Why Is The US Media Helping Terrorists? Featured

By Laith Saud

January 21, 2014

Terror. Just the word conjures up images that have splashed across your screen for two weeks. Terror. CNN has devoted literally over three-hundred hours to the Charlie Hebdo attack in France recently. Terror: an enterprise that does not exist without attention. Terrorism is more spectacle than reality in the United States. And the incessant obsession with terror, narrowly defined as any criminal act carried out by any Muslim, insures that terrorism will happen again, sooner or later. Yes, the media shares responsibility for terrorist acts.

As I said, terrorism is a spectacle in the United States. A conversation carried out in both horror and security, like one does with fellow passengers as you slow down past a car accident. You all recognize the horror and remain grateful that its not you, but could have been. Then, with the spectacle behind you, you speed up never thinking you will suffer an accident that day - or ever.

No one presumes an accident is inevitable. In fact, people rarely concern themselves with accidents, but driving is far more deadly than terror. The chances of dying in a car accident are 1 in 19,000; of drowning in your bathtub 1 in 800,000; of getting struck by lightning 1 in 5,500,000. The chances of being killed in a terror attack? 1 in 20 million. That’s right, 1 in 20 million. You have a significantly higher chance of being killed by lightning than you do a terrorist, but you wouldn’t think that watching CNN this past week. Even in Hebdo coverage hour 299, CNN was still reporting the attacks as ‘breaking news.’ If you really fear for your safety, the Weather Channel is of more use to you than any ‘terror analyst’ on CNN.

From the Twin Towers to the Twin Dummies

On September 11, 2001, in a dramatic way, terrorists (who happened to be Muslim) made an impression on television with the attacks on the Twin Towers. Notwithstanding the extent to which the Bush administration exploited 9/11 pursuant to the invasion of Iraq; the quantity of media coverage was natural, the attacks were a spectacle and surprising in scope and destruction. Over thirteen years later and all it takes is two guys with assault rifles to turn the entire world upside down. I will get to how this perpetuates terrorism later, but I just want to remind the reader, two guys with assault rifles. It has been said with all seriousness that freedom of speech is under threat as is all of Western Civilization.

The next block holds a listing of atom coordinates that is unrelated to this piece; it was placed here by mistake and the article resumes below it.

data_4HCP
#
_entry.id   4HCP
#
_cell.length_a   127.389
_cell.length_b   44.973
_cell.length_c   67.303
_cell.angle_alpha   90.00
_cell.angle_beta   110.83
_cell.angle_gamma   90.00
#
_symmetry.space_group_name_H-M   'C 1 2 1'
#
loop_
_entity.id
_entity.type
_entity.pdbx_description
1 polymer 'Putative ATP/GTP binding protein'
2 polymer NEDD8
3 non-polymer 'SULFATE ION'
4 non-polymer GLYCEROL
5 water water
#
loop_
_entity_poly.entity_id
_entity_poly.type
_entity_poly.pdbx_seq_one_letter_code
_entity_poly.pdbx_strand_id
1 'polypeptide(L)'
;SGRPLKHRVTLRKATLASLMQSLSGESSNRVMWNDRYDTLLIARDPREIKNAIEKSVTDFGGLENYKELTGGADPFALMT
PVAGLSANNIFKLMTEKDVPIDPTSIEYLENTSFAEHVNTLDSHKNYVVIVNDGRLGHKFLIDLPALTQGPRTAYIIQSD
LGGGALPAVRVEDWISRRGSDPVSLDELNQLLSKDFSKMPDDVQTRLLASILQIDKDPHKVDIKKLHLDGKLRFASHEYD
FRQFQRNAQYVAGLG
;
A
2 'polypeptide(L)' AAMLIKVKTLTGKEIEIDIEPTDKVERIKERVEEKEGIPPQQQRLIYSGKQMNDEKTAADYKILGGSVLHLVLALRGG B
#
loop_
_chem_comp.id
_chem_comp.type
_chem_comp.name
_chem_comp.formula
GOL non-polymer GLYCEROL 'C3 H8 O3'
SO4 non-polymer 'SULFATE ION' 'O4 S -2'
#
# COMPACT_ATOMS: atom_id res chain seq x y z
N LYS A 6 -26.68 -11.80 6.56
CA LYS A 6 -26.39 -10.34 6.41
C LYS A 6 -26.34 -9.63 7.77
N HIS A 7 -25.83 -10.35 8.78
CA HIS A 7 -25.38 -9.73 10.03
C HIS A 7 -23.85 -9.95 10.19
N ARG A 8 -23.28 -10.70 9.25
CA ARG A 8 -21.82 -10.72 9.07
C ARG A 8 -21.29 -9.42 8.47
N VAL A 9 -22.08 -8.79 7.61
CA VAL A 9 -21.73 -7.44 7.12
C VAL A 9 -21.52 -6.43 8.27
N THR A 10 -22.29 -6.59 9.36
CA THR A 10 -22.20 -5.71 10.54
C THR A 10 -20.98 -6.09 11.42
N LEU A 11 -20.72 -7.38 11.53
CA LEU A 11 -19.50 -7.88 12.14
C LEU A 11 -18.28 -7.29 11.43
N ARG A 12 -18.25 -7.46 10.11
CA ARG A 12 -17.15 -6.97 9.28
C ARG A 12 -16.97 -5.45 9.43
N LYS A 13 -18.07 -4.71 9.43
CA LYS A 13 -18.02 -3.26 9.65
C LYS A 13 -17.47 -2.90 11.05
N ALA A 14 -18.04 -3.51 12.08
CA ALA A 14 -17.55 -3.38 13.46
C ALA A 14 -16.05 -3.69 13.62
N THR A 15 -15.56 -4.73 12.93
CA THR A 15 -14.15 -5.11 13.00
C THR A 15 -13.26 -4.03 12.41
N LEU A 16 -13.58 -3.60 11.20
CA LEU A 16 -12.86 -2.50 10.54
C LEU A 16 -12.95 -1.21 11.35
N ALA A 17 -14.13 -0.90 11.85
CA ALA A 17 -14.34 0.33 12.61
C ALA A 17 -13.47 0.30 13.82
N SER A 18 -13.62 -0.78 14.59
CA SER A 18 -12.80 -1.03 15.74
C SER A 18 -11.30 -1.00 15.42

Will world leaders and journalists really stand by the assertion that freedom and civilization are under threat because the dead-end twins managed to acquire a few rifles? It is all too easy to acquire weapons and kill and if that is all that is required, it will happen again. Terrorism is an enterprise and it requires money and success. Western media in its self-importance and correlating racism made the Charlie Hebdo attacks spectacularly successful; which brings me to my next point, anything that commands the kind of attention the media has devoted to terrorism will assuredly generate more acts for such attention. Let me be clear, as I do not want to be equivocal – the media is in large part responsible for terrorism. Two dead-end losers in Paris, two men who have done more harm to Muslim interests than anything, two men who would have lived and died completely unknown, are now known across the world. Their photos, their bios, their love lives are associated with an imagined and fantastic ‘existential’ threat to Western Civilization.

The Paris shooters have much more in common with the Columbine shooters psychologically, though their cultural references differed. And just as media coverage spurned copycat attacks, it will be likewise with terrorism.

Terrorism as Enterprise

For terrorist organizations to flourish, they require success and money. They require success in order to generate money. This type of attention is by definition success. If the Hebdo attacks were reported on the ticker at the bottom of our screen, we would not have noticed and thus cared. We would have dismissed it as a statistic, as we have the countless lives lost in Iraq, Syria and Nigeria during the same time frame. If the Hebdo attacks garnered little attention, they would have been a failure and would not have inspired re-enactment. During the first few days of the Hebdo incident, a white Parisian took over a post office and held hostages for hours. You never heard of it because he was white and the media is selective. But his timing was obvious; he thought by taking hostages two days after Hebdo, he would command the same type of attention (he was upset because his girlfriend left him).

CNN has to explain how as a world news organization it can legitimately devote over three-hundred hours to Hebdo at the expense of everything else that has happened in the world in that time. It really does. Anything that commands the kind of attention that this incident has insures replication – the act and the empowering attention are too lucrative. And CNN has become terror’s number one fundraiser.

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Laith Saud is a Senior Fellow at the Omran Center for Strategic Studies and co-author of An Introduction to Islam in the 21st Century. You can follow Laith on Twitter

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